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Jay Ajayi has head start on Arian Foster.

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  • Jay Ajayi has head start on Arian Foster.

    The Miami Dolphins open training camp on July 29 at the Baptist Health Training Facility in Davie, Florida. Here's a starting lineup projection:

    Offense

    Quarterback (Ryan Tannehill): He's learning his third offense in four seasons under new head coach Adam Gase. Despite back-to-back 4,000-yard seasons, Tannehill must improve his pocket presence to take the next step.

    Running back (Jay Ajayi): It's going to be a close race between Ajayi, who has just 187 career rushing yards, and seven-year veteran Arian Foster. But Ajayi has a four-month head start during the spring, and Foster is coming off an Achilles injury.

    Receiver (Jarvis Landry): Landry is a star in the making who proved to be more than a slot receiver in 2015. It's going to be difficult to top his team-record 110 receptions.

    Receiver (DeVante Parker): The 2015 first-round pick might be the most physically gifted player on the Dolphins. A history of foot issues is the only concern with Parker.

    Receiver (Kenny Stills): Entering a contract year, Stills is out to prove last season's career low of 27 receptions with the Dolphins was a fluke.

    Tight end (Jordan Cameron): The former Pro Bowler failed to get on the same page consistently with Tannehill last season. There are more expectations from Cameron in their second year together.

    Left tackle (Branden Albert): At 31, Albert said he's in his best shape in years. Tannehill is often at his best when Albert is protecting his blindside.

    Right tackle (Ja'Wuan James): The former 2014 first-round pick is coming off a toe injury that forced him to miss nine games last season. James is a steady player when healthy.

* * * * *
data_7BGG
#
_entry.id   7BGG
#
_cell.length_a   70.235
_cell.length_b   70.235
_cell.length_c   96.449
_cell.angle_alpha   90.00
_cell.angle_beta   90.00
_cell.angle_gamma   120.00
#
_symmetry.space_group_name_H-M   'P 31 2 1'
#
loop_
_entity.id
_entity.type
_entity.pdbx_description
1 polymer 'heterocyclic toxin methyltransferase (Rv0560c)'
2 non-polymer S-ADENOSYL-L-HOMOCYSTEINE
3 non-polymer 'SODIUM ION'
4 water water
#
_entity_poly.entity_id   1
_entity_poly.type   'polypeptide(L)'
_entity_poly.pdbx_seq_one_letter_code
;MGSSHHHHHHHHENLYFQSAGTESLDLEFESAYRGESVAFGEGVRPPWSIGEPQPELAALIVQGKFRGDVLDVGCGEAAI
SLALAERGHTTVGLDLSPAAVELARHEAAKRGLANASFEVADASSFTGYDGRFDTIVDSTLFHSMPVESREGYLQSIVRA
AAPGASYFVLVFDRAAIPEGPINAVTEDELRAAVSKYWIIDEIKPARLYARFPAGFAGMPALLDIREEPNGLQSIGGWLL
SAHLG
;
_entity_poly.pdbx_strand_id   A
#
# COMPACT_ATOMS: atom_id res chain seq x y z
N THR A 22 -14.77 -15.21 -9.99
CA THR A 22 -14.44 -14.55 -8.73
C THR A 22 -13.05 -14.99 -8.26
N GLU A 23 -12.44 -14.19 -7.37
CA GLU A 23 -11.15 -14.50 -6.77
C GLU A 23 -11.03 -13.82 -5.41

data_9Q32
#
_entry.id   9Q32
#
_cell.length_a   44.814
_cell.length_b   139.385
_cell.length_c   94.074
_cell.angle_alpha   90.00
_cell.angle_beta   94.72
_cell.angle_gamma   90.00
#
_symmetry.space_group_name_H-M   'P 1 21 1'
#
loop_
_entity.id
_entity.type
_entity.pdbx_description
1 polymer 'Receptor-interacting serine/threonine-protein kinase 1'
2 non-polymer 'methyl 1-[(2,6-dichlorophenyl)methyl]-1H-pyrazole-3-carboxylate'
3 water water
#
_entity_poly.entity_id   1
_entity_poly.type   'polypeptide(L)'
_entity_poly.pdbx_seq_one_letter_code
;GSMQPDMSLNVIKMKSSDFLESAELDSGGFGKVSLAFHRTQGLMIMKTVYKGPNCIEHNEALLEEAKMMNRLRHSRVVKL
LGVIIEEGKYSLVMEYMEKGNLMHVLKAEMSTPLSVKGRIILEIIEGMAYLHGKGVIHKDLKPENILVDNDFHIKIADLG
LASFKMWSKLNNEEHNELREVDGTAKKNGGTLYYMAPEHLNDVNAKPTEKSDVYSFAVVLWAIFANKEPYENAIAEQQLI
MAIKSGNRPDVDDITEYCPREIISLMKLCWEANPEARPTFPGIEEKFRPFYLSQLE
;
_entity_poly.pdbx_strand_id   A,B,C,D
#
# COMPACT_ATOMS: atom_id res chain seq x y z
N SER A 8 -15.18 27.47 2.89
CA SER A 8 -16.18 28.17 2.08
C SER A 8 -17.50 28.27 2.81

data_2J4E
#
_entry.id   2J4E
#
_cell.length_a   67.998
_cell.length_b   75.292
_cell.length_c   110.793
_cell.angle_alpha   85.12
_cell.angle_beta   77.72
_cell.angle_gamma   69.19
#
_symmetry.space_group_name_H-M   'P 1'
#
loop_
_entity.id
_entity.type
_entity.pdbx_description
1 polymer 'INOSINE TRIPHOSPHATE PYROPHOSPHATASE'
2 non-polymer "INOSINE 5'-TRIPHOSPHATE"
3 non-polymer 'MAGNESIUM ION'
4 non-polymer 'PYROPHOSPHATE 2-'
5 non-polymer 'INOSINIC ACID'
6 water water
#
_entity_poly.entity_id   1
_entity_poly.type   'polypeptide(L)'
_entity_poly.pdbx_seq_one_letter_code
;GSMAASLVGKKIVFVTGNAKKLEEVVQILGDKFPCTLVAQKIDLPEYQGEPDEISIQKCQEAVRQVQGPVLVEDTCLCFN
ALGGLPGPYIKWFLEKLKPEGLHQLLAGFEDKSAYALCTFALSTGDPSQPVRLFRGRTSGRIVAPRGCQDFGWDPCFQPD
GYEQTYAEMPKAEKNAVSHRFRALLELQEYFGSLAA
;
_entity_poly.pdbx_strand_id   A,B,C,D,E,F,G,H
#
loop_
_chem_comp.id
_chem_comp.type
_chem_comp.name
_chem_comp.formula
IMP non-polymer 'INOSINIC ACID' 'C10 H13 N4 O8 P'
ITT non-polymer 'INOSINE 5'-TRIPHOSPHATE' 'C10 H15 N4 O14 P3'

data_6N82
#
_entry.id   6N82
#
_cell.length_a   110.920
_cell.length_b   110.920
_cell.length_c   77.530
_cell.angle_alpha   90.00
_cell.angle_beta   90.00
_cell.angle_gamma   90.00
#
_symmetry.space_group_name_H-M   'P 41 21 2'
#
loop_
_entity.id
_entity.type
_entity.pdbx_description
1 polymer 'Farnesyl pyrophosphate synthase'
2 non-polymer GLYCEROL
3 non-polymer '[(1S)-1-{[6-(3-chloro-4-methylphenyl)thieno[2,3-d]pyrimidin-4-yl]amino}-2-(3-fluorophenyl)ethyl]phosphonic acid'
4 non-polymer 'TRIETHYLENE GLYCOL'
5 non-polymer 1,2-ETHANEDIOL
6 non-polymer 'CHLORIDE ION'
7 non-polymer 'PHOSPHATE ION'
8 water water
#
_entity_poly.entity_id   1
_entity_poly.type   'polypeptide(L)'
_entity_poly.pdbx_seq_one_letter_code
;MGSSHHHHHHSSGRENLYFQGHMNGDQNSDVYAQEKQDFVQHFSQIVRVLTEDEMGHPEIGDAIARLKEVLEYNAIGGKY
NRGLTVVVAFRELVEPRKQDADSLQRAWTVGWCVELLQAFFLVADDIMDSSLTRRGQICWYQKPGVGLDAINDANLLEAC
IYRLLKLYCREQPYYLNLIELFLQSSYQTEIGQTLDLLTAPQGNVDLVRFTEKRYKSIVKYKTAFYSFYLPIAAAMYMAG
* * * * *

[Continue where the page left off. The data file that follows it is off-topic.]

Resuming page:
Left guard (Laremy Tunsil): Despite off-field concerns, the Dolphins were ecstatic to draft Tunsil at No. 13 overall in April. The former left tackle must play out of position as a rookie, but he should be a sizable upgrade at guard.


    Jermon Bushrod is familiar with Adam Gase's offense from the coach's time with the Bears. Matt Marton/USA TODAY Sports
    Right guard (Jermon Bushrod): This position is really wide open, with several contenders. But Bushrod has the most starting experience, and he knows Gase's offense well from their time together with the Chicago Bears.

    Center (Mike Pouncey): The three-time Pro Bowler continues to be a leader on offense and inside the locker room. Pouncey must stay healthy for the offensive line to reach its potential.

    Defense

    Defensive end (Mario Williams): The Dolphins expect a bounce-back year from Williams, who registered just five sacks for the Buffalo Bills in 2015.

    Defensive end (Cameron Wake): He's 34 and coming off an Achilles tendon injury. In order to stay fresh, Wake might get fewer snaps than in the past.

    Defensive tackle (Ndamukong Suh): Miami's best overall player must dominate more consistently in the middle of the defense. A change to the “wide 9” alignment should help play to Suh's strengths.